(Long Wharf in New Haven and Center Stage in Baltimore). In 1994, Judy
retired from lighting design to train Golden Retrievers full time, a passion
and avocation begun as a youth in Alaska and avidly continued through the 1980s.
While field training at the local and national level, she has
developed an extraordinary roster of champions. Judy has been a
director of the Golden Retriever Foundation since its inception in
1997. She is also a director of the Rasmuson Foundation, a family
foundation that makes grants to improve the quality of life in
Alaska. She and her husband, Ron Wallace, live in Wilsall, Montana,
and Madison, Florida.
Singer and songwriter Razia Said’s nomadic life has taken her across Africa to France, Italy, Ibiza, Bali and New York City,
but despite these wanderings her heart and soul remains inexorably tethered to Madagascar, the land of her birth.
Her musical explorations have also been wide ranging, and over the years Razia has experimented with French chanson, rock, jazz and
even smooth Sade style R&B. But it took reaching back to her cultural roots for Razia to uncover her true artistic calling
as one of African music’s most promising talents and in February 2007 Razia returned to Madagascar to reconnect with the land she left
as an eleven year-old child.
For six weeks Razia and her band travelled around the island, and discovered along the way the environmental damage taking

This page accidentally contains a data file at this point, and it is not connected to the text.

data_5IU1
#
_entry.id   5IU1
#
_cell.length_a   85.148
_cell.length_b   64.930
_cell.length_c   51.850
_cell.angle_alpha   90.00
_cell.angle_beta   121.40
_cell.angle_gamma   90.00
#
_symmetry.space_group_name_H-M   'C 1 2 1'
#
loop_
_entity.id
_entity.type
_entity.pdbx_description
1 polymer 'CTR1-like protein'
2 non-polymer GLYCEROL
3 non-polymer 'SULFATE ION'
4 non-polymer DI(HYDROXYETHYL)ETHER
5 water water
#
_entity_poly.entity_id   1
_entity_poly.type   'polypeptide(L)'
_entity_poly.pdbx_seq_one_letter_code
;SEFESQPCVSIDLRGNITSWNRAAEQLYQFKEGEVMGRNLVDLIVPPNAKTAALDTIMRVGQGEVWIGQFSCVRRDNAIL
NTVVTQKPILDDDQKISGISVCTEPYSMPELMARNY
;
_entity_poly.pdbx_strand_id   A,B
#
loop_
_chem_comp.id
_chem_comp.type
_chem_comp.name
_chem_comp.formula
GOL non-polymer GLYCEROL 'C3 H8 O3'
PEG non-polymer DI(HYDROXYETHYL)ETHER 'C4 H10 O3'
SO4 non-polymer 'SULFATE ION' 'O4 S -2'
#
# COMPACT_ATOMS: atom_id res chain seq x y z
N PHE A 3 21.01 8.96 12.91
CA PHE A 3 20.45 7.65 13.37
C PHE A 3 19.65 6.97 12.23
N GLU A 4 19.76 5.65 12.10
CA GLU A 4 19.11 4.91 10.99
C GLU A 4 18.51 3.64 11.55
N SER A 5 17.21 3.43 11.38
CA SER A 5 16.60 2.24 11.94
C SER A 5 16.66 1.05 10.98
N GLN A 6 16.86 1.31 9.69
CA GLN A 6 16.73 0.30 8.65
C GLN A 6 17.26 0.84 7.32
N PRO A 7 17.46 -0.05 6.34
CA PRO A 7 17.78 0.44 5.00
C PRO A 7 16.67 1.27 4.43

place as the result of unfettered slash and burn agricultture, illigal logging and climate change. Zebu Nation released on
Cumbancha Discovery in February 2010, was the outcome of this journey and Razia’s longing to protect and preserve the environmental
and cultural heritage of her homeland permeates the songs on the album, giving it a powerful, real-world significance.
Razia is preparing for the release of her next album Akory which will be available this fall in Europe and February 2015 in the USA.
For more information: www.raziasaid.com
Biographie de Razia Said
La vie nomade de la chanteuse et compositeur Razia Said l'a amenée, à travers l'Afrique, vers la France, l'Italie, Ibiza, Bali et
New York. Cependant, malgré cette errance, son cœur et son âme sont restés profondément attachés à Madagascar, le pays de son enfance.
Ses explorations musicales ont été multiples et, au fil des ans, Razia a touché aussi bien à la chanson française qu’au rock, au
jazz ou encore au smooth R&B style Sade. Mais c'est en se rapprochant de ses racines culturelles que Razia a découvert sa voie artistique.
Aujourd’hui, elle s’affirme comme l’un des talents les plus prometteurs de la musique africaine. En février 2007, Razia est retournée à